As of lately, the abbreviation "tl; dr" (Too long; didn't read) has been used more and more on the site, which I dislike for four reasons.

  1. It cannot be seen as a standard, well-known abbreviation, and is basically internet slang.
  2. For a site that aims to be a "a question and answer site for biology researchers, academics, and students" it sets a bad precedent by saying that you don't really need to go into details to understand an issue.
  3. It is superfluous. People can skip/skim text if they want to, and in well-structured answers it should be easy to pick out the most important parts.
  4. Using it in your own answer is vague, and it is most suitable to label wall-of-text, i.e. used as a label with negative connotations.

I've almost edited out 'tl;dr' from answers before, but didn't because I'm unsure about how the BioSE community feels. Ideas and suggestions? Am I just being boring and old?

To me, removing/editing-out 'tl;dr' it would be similar to removing "Thanks in advanzze!!!" in questions and smilys in answers - basically to discourage chatty questions/answers and informal language.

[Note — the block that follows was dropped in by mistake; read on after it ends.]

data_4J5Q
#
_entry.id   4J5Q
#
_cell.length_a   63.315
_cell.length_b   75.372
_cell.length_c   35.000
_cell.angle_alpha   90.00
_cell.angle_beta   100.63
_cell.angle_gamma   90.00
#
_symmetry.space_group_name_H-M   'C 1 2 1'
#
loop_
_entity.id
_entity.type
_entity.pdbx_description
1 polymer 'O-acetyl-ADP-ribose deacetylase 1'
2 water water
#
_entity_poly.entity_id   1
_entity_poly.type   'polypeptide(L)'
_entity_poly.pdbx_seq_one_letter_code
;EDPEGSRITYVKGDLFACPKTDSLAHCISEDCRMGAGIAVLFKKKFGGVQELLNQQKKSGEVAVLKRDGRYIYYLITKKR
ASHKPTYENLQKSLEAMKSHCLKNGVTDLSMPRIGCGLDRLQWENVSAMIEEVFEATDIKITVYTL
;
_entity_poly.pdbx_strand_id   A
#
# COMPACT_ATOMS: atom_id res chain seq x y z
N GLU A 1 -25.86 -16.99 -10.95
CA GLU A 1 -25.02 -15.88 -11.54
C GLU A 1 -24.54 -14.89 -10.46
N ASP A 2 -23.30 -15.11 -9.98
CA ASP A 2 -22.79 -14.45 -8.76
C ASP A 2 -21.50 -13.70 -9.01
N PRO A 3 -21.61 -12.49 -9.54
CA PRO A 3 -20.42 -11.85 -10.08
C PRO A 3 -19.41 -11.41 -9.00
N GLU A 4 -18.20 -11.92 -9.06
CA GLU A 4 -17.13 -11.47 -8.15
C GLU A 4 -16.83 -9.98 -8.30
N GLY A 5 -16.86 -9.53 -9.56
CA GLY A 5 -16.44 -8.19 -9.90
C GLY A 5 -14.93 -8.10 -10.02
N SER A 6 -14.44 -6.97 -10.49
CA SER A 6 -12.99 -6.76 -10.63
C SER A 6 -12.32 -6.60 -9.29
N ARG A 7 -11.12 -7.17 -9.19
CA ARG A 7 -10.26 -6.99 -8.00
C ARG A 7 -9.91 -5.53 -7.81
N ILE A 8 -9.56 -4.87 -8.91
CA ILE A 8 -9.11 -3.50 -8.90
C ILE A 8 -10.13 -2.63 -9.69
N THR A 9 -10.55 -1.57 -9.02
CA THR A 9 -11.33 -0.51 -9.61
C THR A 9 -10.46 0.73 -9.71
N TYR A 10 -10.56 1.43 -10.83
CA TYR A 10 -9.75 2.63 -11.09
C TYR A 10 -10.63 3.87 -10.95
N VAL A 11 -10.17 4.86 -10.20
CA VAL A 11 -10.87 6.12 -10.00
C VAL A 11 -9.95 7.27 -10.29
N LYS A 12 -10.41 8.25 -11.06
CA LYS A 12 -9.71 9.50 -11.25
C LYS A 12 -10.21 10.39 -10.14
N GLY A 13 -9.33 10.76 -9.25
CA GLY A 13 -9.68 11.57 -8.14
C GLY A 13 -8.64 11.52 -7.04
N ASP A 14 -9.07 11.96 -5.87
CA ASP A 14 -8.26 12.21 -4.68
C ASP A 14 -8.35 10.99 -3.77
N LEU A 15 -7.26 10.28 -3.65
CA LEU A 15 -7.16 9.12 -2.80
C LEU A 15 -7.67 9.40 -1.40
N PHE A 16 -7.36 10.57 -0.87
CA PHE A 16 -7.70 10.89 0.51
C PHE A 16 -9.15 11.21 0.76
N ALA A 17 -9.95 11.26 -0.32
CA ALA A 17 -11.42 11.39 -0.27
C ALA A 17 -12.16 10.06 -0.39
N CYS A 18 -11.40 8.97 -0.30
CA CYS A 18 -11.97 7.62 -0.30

Finally, it you feel the need to flag the most important parts of your answer, what is wrong with "Short answer:"?


1 Answer 1


Sure we can discourage it but will that actually do anything? Moderators aren't here to edit verbage (unless it is disrespectful, hate speech, profanity, etc), and when they do a fire storm can brew, see this meta post on an outside mod correcting a questions wording on a math post. @madscientists has already seen the craziness since he was in the comment mix.

Therefore, even if we discourage it, we can't stop people from using it. If mods edit their post because they feel it shouldn't be there, that can cause an uproar (see linked post). If a community member edits a post because they don't think it should be there, that could cause animosity, resent, etc between the users and potentially arguments which will require moderator intervention.

What should we do about this? Probably just ignore it since it causes no harm.

  • $\begingroup$ We're not Math SE, that site is unique in their sensitivity to any action by an SE employee on their site. If we decide to avoid tl;dr here, I doubt editing it out would cause much trouble. $\endgroup$ Feb 5, 2015 at 20:50
  • 1
    $\begingroup$ @MadScientist in the same token, I didn't think SE employees edit would have caused a meta thread with such a heated debated. We can't really say it wouldn't happen here. We would have to experience it first to see what the outcome is. I was just giving a example of what can happen when members disagree with such an edit. $\endgroup$